Earlier this year, eBay launched a 12-month pilot program called Retail Revival, where it is helping small businesses across the US sell goods by offering training and marketing support free of charge. Its first partner is the struggling city of Akron, Ohio, whose local businesses were hit hard by an economic downturn.

That combination of physical small business charm and global digital reach is being demonstrated in New York City, as eBay is hosting temporary takeovers of two The New Stand locations. The pop-up store will replace the newsstand’s usual goods with Akron brands.

“[Retail Revival] dramatizes the economic impact that we can have on communities and for people,” Chris Librie, head of global impact and giving at eBay, told AList. “Ecommerce is becoming ever more popular, but in some cases, it’s becoming ever more anonymous. I think what’s great about Retail Revival is that it enables our platform to be distinguished by what’s different, quirky and unique with the spin that those Akron sellers put on their merchandise.”

The pop-up store adds to eBay’s online promotion of Akron-made brands, which includes driving traffic to a dedicated Akron Retail Revival page using “Editor’s Picks” and “Featured Sellers” promotions on the homepage. The platform reaches over 175 million customers worldwide, and it is further supporting Akron businesses at events such as the eBay Open and on its social media channels.

“Without that kind of marketing, I don’t think that they would not have reached the states and countries that they have,” said Librie, explaining that the most successful sellers are the ones that offer unique products while having its “Akron pride” come through. He describes the Retail Revival initiative as a collaborative process that benefits both parties.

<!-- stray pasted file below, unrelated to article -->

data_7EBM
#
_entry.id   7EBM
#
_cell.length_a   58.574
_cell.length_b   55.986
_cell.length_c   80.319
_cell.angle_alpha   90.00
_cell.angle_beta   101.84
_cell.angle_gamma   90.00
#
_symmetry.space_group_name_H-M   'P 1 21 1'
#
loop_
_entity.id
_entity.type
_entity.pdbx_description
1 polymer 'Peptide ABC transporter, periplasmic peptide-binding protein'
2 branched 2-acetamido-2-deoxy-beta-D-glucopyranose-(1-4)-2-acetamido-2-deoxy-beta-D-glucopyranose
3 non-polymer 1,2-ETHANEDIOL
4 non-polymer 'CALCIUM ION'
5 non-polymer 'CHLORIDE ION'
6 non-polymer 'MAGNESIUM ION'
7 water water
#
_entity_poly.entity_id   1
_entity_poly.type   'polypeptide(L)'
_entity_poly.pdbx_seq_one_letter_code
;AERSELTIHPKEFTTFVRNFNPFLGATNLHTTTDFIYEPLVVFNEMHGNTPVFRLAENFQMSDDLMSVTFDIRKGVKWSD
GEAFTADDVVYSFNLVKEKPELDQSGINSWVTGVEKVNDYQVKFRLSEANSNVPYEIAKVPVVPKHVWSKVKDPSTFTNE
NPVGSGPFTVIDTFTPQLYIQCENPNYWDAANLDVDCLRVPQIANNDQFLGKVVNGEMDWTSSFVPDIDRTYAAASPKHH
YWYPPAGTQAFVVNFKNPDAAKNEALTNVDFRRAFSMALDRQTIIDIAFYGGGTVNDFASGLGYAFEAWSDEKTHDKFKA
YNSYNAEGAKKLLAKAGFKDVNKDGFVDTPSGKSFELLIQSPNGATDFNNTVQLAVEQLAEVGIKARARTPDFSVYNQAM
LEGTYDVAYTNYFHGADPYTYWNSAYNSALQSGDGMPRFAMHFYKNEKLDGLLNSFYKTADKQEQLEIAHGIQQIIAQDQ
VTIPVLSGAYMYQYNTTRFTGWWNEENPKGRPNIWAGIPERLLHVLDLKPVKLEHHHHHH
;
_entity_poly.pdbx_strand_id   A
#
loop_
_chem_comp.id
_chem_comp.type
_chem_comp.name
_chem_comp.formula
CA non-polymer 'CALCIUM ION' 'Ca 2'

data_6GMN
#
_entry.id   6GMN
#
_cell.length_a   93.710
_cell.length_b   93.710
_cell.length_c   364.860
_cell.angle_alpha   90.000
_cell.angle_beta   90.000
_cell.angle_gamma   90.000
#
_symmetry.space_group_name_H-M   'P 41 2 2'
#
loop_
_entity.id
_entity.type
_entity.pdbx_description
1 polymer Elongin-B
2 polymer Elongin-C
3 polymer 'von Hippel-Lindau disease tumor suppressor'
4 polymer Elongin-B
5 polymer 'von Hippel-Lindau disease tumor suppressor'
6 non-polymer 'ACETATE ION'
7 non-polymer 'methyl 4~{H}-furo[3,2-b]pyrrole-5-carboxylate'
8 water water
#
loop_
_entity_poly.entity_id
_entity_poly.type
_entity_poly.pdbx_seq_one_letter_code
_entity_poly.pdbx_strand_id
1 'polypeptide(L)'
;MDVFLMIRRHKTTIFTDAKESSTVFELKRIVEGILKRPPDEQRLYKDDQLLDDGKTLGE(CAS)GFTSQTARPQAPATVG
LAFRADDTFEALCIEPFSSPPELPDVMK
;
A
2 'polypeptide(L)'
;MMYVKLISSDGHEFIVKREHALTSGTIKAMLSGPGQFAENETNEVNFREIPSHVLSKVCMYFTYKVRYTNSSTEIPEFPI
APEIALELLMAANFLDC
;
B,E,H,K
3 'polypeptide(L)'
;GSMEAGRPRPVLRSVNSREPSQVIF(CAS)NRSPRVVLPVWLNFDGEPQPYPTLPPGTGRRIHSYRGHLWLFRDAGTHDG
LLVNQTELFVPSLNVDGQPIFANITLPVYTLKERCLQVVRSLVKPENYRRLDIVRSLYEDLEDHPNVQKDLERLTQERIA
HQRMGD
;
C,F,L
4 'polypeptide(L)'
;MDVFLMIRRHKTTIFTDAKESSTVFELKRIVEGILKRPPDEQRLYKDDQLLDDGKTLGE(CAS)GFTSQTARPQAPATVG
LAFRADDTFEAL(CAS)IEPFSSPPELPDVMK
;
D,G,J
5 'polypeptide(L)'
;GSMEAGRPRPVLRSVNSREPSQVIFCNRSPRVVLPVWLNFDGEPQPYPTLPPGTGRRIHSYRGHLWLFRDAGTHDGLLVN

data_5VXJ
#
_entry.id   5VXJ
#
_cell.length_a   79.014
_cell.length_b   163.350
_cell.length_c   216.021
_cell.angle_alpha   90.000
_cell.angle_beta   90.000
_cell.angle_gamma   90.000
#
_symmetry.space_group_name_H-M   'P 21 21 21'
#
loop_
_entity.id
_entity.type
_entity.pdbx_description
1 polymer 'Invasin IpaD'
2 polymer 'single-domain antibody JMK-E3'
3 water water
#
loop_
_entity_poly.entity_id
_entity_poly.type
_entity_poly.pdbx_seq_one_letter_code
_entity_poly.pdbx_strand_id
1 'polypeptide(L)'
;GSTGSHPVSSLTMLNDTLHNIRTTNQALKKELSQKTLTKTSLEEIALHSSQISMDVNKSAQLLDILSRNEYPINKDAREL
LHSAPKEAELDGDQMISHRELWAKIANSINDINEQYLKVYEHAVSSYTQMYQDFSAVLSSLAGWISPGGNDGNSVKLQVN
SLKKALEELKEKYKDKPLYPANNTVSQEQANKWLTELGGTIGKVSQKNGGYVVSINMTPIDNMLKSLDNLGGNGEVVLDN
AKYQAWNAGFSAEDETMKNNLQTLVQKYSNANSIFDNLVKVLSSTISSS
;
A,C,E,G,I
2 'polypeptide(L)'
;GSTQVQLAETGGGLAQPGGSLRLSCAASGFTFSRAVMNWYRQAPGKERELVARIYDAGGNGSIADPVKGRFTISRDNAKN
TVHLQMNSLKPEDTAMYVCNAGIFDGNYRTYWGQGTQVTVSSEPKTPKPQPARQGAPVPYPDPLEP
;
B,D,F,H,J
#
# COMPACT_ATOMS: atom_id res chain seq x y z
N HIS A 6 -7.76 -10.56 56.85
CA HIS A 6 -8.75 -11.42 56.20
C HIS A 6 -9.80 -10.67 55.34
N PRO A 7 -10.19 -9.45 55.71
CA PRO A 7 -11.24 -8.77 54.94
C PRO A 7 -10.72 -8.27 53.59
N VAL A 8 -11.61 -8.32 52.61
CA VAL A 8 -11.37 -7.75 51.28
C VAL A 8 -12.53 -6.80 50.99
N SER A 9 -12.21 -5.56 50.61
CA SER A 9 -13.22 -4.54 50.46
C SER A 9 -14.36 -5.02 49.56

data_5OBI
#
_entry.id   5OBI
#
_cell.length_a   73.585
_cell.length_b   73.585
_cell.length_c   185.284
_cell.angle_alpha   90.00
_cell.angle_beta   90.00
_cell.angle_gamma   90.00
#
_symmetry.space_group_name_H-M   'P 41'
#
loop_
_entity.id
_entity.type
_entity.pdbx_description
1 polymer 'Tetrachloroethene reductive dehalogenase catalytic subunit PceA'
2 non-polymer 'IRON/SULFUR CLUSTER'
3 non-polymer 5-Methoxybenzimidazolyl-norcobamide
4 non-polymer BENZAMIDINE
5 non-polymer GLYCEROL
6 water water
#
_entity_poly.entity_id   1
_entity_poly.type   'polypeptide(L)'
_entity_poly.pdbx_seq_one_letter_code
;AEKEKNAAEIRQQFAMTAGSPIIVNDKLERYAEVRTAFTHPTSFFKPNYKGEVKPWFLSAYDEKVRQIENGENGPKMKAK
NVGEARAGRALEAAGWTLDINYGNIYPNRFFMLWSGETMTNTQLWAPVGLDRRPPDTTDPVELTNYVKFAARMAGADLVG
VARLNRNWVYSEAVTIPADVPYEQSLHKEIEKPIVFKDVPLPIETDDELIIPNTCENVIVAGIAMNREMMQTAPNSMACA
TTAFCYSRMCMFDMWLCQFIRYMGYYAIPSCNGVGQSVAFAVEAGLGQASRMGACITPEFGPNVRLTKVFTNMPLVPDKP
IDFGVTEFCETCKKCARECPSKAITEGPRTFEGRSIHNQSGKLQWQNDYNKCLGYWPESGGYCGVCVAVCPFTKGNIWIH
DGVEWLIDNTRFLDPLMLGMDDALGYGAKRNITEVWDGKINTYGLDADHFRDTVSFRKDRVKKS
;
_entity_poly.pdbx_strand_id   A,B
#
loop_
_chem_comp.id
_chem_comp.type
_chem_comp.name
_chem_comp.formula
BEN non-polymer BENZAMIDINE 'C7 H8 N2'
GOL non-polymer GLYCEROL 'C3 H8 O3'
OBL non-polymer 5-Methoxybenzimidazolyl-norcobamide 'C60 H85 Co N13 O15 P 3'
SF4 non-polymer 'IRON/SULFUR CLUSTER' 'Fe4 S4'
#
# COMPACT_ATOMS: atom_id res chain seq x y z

Librie added that eBay is a purpose-driven company, wanting to create economic opportunity for people. The Retail Revival initiative is a way for the company to “put its money where its mouth is” by entering communities to make a difference, which is why it is not charging businesses a fee for its services.

The lines between online and offline shopping are continuing to blur, creating more challenges for physical stores, especially small and medium-sized businesses. Ebay referred to a UBS study that found that 2017 had a record number of store closures, stating that the commerce platform could empower merchants of all sizes to adapt to the evolving retail industry.

The company’s CEO Devin Wenig spoke about the changes and the future of integrated retail in January, saying, “We’re not competing for ecommerce anymore, there’s no such thing. It’s commerce. That is $17 trillion of global spending, and nobody wakes up saying, ‘I want to buy a mobile phone in a store.’”

Ecommerce is expected to eventually comprise half of global sales, but despite the growth, online shopping lacks the physicality of brick-and-mortar, which is where the pop-up store comes into play.

The activation is unique to New York City for now, but other cities might receive a taste of Akron or Lansing, Michigan—which joined the initiative in early August—sometime in the future.